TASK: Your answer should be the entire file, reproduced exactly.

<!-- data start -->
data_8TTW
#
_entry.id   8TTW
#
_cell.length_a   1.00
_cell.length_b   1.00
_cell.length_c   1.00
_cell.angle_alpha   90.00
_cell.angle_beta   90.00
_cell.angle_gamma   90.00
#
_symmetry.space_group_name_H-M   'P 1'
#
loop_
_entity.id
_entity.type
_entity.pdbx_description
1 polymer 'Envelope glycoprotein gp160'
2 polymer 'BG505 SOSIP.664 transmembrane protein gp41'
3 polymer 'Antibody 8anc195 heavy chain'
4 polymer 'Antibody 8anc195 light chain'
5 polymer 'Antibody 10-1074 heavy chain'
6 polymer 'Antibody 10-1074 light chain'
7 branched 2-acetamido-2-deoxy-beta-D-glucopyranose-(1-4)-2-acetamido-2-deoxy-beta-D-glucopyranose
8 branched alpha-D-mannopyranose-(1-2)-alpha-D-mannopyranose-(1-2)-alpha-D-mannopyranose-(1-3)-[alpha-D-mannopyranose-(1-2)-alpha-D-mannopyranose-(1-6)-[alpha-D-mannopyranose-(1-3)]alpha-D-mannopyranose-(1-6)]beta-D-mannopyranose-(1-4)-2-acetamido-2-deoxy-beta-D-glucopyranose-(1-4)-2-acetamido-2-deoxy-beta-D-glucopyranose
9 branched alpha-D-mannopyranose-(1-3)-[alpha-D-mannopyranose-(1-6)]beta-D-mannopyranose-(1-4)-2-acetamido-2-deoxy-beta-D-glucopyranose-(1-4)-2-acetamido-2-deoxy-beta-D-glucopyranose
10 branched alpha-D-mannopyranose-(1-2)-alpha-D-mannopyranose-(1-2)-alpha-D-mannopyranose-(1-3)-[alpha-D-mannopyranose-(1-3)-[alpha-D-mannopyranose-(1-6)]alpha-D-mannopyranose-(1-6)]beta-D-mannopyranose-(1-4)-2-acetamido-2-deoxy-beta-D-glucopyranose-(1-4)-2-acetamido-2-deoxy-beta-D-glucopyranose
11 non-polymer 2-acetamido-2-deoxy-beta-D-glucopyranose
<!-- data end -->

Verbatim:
data_8TTW
#
_entry.id   8TTW
#
_cell.length_a   1.00
_cell.length_b   1.00
_cell.length_c   1.00
_cell.angle_alpha   90.00
_cell.angle_beta   90.00
_cell.angle_gamma   90.00
#
_symmetry.space_group_name_H-M   'P 1'
#
loop_
_entity.id
_entity.type
_entity.pdbx_description
1 polymer 'Envelope glycoprotein gp160'
2 polymer 'BG505 SOSIP.664 transmembrane protein gp41'
3 polymer 'Antibody 8anc195 heavy chain'
4 polymer 'Antibody 8anc195 light chain'
5 polymer 'Antibody 10-1074 heavy chain'
6 polymer 'Antibody 10-1074 light chain'
7 branched 2-acetamido-2-deoxy-beta-D-glucopyranose-(1-4)-2-acetamido-2-deoxy-beta-D-glucopyranose
8 branched alpha-D-mannopyranose-(1-2)-alpha-D-mannopyranose-(1-2)-alpha-D-mannopyranose-(1-3)-[alpha-D-mannopyranose-(1-2)-alpha-D-mannopyranose-(1-6)-[alpha-D-mannopyranose-(1-3)]alpha-D-mannopyranose-(1-6)]beta-D-mannopyranose-(1-4)-2-acetamido-2-deoxy-beta-D-glucopyranose-(1-4)-2-acetamido-2-deoxy-beta-D-glucopyranose
9 branched alpha-D-mannopyranose-(1-3)-[alpha-D-mannopyranose-(1-6)]beta-D-mannopyranose-(1-4)-2-acetamido-2-deoxy-beta-D-glucopyranose-(1-4)-2-acetamido-2-deoxy-beta-D-glucopyranose
10 branched alpha-D-mannopyranose-(1-2)-alpha-D-mannopyranose-(1-2)-alpha-D-mannopyranose-(1-3)-[alpha-D-mannopyranose-(1-3)-[alpha-D-mannopyranose-(1-6)]alpha-D-mannopyranose-(1-6)]beta-D-mannopyranose-(1-4)-2-acetamido-2-deoxy-beta-D-glucopyranose-(1-4)-2-acetamido-2-deoxy-beta-D-glucopyranose
11 non-polymer 2-acetamido-2-deoxy-beta-D-glucopyranose